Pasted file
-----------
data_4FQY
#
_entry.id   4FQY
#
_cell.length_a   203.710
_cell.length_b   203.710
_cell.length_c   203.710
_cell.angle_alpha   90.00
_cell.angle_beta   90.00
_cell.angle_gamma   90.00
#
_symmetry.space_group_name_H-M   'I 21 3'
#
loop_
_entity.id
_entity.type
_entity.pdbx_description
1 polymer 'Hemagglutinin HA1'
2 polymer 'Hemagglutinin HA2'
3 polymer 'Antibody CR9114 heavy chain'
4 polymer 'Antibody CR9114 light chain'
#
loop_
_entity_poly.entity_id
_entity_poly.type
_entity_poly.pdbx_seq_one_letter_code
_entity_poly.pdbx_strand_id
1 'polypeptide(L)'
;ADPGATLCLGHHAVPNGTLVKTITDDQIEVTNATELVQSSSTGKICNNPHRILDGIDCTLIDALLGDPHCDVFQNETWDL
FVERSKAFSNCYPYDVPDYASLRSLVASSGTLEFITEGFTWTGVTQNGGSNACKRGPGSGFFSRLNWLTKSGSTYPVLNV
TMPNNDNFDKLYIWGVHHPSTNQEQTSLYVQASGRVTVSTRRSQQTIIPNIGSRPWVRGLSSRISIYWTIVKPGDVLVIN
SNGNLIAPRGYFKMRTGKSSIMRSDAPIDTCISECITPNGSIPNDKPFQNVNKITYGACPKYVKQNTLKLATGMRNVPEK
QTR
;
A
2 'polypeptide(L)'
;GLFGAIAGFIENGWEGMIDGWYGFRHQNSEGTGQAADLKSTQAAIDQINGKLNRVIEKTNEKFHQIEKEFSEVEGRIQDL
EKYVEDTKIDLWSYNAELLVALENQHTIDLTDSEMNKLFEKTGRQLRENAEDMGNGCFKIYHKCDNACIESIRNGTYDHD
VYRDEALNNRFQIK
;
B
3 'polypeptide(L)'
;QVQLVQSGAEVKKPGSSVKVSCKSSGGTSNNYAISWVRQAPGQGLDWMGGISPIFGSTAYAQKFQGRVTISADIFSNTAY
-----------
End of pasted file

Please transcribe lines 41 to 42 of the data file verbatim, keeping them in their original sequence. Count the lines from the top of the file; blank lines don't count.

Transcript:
B
3 'polypeptide(L)'